Secondary Active Transport
In secondary active transport, also known as coupled transport or co-transport, energy is used to transport molecules across a membrane; however, in contrast to primary active transport, there is no direct coupling of ATP; instead, the electrochemical potential difference created by pumping ions out of the cell is used. Permitting one ion or molecule to move from the side where it is more concentrated to that where it is less concentrated increases entropy and can serve as a source of energy for metabolism (e.g. in ATP synthase).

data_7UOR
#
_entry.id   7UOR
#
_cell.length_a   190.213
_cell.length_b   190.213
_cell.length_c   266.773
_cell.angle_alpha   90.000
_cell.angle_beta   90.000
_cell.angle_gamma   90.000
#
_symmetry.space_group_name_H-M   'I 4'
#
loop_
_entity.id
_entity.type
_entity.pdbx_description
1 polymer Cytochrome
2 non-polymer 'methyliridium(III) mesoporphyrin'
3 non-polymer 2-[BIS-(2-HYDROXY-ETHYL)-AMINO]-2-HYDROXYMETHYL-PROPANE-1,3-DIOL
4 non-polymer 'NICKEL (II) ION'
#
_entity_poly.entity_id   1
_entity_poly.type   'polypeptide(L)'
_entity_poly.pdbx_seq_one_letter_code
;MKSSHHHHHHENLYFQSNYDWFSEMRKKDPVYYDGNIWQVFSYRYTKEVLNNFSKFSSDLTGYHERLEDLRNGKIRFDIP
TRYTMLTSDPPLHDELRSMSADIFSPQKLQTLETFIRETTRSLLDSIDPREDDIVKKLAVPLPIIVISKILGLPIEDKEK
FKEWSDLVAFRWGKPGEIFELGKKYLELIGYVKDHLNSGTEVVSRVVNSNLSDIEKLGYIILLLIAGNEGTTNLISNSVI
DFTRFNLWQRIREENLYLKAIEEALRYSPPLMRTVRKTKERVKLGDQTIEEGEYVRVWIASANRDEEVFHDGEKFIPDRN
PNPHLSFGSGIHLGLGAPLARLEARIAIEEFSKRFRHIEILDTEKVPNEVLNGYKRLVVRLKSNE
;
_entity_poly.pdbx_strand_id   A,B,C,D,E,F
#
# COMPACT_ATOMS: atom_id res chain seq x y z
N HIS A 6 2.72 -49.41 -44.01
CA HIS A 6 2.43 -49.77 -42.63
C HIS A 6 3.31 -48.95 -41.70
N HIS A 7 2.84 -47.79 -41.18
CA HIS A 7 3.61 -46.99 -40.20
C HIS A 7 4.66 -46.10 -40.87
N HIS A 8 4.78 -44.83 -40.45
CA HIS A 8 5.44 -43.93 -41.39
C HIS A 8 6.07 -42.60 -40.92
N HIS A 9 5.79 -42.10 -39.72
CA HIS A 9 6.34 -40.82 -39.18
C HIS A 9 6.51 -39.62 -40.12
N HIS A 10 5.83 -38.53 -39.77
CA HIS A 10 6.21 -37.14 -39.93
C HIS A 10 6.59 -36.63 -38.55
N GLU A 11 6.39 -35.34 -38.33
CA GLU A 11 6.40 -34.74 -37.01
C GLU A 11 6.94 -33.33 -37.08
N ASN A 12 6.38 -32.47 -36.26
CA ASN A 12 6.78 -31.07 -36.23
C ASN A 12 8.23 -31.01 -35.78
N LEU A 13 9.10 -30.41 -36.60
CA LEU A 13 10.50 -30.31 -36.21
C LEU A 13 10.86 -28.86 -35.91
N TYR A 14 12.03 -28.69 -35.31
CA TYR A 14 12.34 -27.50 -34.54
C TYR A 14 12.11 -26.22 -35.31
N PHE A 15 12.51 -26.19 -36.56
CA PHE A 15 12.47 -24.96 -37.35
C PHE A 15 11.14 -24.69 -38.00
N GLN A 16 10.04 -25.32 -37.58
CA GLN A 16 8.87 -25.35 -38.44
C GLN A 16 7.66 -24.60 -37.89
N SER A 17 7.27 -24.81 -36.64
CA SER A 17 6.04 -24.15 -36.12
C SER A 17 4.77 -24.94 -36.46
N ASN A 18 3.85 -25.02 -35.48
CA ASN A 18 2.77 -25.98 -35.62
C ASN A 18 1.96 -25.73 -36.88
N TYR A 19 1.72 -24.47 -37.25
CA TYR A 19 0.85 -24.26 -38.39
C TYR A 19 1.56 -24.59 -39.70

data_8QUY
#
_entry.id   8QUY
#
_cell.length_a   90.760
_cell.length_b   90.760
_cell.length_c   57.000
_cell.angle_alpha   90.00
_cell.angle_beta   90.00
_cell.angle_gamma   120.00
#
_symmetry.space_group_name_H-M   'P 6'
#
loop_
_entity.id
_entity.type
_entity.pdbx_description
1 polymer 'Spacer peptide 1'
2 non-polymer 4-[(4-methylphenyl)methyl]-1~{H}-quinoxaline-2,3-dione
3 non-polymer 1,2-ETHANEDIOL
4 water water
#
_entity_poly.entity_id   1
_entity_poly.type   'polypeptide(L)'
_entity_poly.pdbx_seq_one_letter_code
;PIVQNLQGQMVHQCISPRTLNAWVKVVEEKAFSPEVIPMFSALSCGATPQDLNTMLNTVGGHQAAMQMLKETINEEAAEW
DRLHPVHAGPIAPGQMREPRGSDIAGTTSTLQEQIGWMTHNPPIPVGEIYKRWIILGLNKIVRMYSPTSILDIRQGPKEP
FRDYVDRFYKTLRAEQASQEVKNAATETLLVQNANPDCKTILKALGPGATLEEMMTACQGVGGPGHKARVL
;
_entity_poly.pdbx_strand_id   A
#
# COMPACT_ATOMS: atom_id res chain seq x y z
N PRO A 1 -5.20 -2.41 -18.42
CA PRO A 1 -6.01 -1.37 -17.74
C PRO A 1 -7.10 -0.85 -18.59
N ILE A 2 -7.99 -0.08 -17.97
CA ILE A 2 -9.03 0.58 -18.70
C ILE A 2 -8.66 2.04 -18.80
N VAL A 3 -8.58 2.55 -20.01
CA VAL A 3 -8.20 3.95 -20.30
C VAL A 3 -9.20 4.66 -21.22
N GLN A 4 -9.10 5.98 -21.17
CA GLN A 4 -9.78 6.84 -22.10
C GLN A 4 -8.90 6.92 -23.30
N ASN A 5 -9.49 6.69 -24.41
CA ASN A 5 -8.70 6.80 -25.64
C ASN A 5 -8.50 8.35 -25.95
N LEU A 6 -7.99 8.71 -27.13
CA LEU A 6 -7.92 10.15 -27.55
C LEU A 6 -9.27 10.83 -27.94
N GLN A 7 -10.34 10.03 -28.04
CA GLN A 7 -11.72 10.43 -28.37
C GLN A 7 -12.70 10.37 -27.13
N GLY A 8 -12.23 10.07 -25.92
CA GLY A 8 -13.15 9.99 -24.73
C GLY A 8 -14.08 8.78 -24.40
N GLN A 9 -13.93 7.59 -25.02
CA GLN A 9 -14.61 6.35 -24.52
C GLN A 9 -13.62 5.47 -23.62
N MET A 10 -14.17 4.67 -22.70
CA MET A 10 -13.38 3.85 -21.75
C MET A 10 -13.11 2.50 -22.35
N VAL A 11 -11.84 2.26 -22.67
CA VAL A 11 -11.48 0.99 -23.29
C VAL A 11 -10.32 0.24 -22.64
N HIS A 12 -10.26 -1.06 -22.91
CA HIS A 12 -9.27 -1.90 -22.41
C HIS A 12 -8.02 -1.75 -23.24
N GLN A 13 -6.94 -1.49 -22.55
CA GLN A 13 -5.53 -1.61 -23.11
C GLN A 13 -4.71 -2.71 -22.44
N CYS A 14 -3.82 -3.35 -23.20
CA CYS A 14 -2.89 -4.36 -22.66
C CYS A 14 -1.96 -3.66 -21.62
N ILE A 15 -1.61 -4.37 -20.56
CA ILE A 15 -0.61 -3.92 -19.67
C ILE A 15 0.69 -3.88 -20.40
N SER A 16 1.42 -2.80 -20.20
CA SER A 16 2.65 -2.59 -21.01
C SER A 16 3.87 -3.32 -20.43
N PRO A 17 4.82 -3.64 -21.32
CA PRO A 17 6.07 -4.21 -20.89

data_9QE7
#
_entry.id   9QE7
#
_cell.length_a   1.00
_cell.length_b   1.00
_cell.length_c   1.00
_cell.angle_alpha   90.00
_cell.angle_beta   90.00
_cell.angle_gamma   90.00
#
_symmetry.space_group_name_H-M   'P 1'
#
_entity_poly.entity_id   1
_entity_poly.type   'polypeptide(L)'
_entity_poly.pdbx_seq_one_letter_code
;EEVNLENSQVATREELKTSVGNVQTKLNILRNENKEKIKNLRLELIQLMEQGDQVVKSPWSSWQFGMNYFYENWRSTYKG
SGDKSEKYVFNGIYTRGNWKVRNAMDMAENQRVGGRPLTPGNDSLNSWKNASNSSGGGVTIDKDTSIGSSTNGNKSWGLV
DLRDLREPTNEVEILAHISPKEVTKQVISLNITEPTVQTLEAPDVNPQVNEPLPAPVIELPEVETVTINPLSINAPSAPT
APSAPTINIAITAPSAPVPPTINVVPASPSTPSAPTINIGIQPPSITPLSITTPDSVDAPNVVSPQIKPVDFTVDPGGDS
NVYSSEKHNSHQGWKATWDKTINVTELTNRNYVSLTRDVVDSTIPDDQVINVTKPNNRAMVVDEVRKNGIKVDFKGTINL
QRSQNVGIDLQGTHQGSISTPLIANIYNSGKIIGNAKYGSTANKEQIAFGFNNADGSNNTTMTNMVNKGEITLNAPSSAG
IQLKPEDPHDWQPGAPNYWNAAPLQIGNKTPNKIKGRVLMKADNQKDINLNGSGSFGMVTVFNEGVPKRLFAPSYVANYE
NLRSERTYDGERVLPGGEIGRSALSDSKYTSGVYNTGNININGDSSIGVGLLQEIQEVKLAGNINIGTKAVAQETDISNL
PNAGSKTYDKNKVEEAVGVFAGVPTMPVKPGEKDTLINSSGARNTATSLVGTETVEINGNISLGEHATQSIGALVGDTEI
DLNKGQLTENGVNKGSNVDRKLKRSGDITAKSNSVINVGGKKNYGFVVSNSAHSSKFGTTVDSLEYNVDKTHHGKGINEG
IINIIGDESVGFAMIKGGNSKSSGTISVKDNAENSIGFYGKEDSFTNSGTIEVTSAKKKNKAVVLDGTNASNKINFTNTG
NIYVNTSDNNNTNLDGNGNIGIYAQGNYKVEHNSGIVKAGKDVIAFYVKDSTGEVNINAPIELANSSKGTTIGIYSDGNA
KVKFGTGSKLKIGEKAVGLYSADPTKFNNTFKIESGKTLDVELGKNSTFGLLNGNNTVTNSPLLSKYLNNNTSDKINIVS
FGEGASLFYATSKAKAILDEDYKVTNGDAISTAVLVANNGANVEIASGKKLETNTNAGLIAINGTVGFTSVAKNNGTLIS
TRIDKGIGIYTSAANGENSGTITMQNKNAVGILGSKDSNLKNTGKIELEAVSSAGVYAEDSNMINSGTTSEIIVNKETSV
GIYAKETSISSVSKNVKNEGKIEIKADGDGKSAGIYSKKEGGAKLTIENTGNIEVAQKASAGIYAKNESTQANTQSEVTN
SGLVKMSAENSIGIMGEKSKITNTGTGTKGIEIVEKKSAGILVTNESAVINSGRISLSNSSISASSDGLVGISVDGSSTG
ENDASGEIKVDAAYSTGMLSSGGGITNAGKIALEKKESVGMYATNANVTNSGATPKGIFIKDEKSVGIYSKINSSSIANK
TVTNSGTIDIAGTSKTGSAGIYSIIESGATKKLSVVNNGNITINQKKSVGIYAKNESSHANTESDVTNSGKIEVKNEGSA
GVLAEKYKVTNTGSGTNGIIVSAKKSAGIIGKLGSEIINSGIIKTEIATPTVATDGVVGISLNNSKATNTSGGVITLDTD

In August 1960, in Prague, Robert K. Crane presented for the first time his discovery of the sodium-glucose cotransport as the mechanism for intestinal glucose absorption. Crane's discovery of cotransport was the first ever proposal of flux coupling in biology.
Cotransporters can be classified as symporters and antiporters depending on whether the substances move in the same or opposite directions.
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Other articles related to "secondary active transport, transports":
... An example is the glucose symporter SGLT1, which co-transports one glucose (or galactose) molecule into the cell for every two sodium ions it imports into the cell ...
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